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They push the comfort zone

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They push the comfort zone

Acclaimed actress and filmmaker Nandita Das says making Manto was a most challenging yet interesting journey

It has been the most challenging journey for me but probably the most interesting one too. This by far has been the biggest learning curve for me. There were challenges I faced at almost every step of the process,” actor, director Nandita Das said about her latest outing, Manto, which premiered at the recent Cannes Film Festival.

“It took me four years to research and write the script and two years to get funding, cast, crew, locations and all the preparation to shoot and get the film out. The genesis of the idea of the film was in 2012, Manto’s centenary celebration, and now it finally premiered in Cannes.”

After having helmed Firaaq in 2008, Nandita went behind the camera to trace the life of writer Saadat Hasan Manto, to be portrayed by Nawazuddin Siddiqui in the film, expected to release in September.

Manto, who died in 1955 at the age of 43, penned an impressive body of work touching various genres. He churned out about 22 collections of stories comprising a novel, essays, personal sketches and movie scripts. One of his literary gems was a story on Mirza Ghalib, a poet who is often compared with the stature of Shakespeare. His work also gained attention for weaving stories around the ordeal of Partition as well as sexuality. The film provides a window into his life during the tumultuous partitioning of British colonial India into two new nations — India and Pakistan.

Manto, co-produced by HP Studios, Filmstoc and Viacom 18 Motion Pictures, was the only Indian film in Un Certain Regard category at the 71st Cannes Film Festival. It will also be screened at the Sydney Film Festival, which started on June 6 and will go on till June 17.

Nandita said she was “deeply involved with every department and have learnt so much in the process. After all I never went to a film school or assisted any director, so everything was being learnt on the job and I was relying mostly on my creative instinct and life experiences.”

On her experience at the fest, she said, “I have been attending Cannes since I was invited in the main jury in 2005. Then again in 2013 in the short film jury. Including more recently, to raise funds for Manto. Other than these two opportunities, I have been there several times as a film lover. Apart from it being the most celebrated festival, it truly manages to combine great cinema and is a thriving platform for filmmakers and film lovers from all over the world. While you, of course, wish your film to be premiered in Cannes, one is aware that every filmmaker wishes that too. The competition is extremely fierce. And Manto is not a typical festival film”.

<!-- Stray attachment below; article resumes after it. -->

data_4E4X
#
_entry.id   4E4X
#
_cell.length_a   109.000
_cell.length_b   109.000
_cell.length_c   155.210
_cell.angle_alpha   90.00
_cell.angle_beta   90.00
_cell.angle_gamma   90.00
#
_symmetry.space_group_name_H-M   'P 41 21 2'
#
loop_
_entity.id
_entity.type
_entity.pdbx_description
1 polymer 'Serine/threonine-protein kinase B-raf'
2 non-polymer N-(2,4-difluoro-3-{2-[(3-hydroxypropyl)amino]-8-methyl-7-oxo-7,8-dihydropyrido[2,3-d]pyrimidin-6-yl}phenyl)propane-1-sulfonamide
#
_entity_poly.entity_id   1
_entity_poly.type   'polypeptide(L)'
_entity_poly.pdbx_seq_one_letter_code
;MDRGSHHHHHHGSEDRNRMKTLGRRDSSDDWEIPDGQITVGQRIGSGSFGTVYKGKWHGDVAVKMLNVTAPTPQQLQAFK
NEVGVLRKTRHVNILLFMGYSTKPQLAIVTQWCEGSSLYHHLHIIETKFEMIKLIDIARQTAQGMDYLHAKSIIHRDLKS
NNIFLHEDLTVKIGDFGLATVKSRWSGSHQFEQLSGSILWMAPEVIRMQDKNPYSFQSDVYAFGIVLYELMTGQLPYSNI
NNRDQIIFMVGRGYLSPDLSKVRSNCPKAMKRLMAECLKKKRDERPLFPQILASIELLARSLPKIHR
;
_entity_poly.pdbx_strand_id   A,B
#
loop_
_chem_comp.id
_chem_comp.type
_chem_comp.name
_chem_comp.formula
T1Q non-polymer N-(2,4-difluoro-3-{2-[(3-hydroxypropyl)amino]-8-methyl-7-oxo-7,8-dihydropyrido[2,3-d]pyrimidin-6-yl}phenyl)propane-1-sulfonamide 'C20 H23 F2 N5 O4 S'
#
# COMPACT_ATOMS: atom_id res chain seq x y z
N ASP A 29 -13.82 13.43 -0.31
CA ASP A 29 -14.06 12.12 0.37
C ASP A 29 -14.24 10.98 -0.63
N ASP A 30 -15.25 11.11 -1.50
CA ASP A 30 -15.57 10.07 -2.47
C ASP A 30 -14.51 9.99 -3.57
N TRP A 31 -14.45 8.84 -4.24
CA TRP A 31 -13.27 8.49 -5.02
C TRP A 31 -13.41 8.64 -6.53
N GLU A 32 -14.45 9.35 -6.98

There is more which made the movie an unlikely candidate for Cannes according to Nandita. “The references and contexts are not always easy for foreigners to understand. I didn’t know till the day they officially announced the list. It was the only Indian film in the main official section and so it is a huge honour. I am most delighted that Manto has started its journey in Cannes.”

Nandita also discussed the recent attacks on films and media and drew comparisons of Manto with the current scenario. The director said: “Manto was tried for obscenity six times because he wrote about sex workers, giving them dignity that was rare and used the language of the street, deemed inappropriate. He said, ‘If you can’t bear my stories, it is because we live in unbearable times’.”

She quoted Martin Luther King Jr. to highlight the point further. “He said, ‘Our lives begin to end the day we become silent about things that matter.’ These days whether it is media or individuals, people are being censored by self-proclaimed vigilante groups or are self-censoring themselves, out of fear,” Nandita said.

“Conservatives are increasingly becoming the moral police. At the same time, official censoring bodies are becoming more bigoted and their rulings are getting more and more subjective and arbitrary,” added Nandita, who had faced protests over her socially moving and bold film Fire.

The actress noted that artists, writers, rationalists are all being attacked in some form or the other and are being silenced. “A society can grow and develop only when it gives space for dissent and free thinking. And this shrinking space threatens democracy and human progress,” she said.

When questioned about how far we had moved away from Partition, she replied, “Far from it. The Partition remains a very important part of the sub-continent’s narrative. It has been invoked for all kinds of reasons. Sometimes for political agenda, sometimes to understand the pain and trauma some still feel today. Close to 14 million people were displaced, hundreds of thousands of people were killed, women raped... it spanned all the heinous crimes that come with sectarian violence. It is bound to have a lasting impact. But I am not sure we have learnt all the lessons that we needed to learn.”

Bhatt’s photo: Pankaj Kumar

 
 
 
 
 

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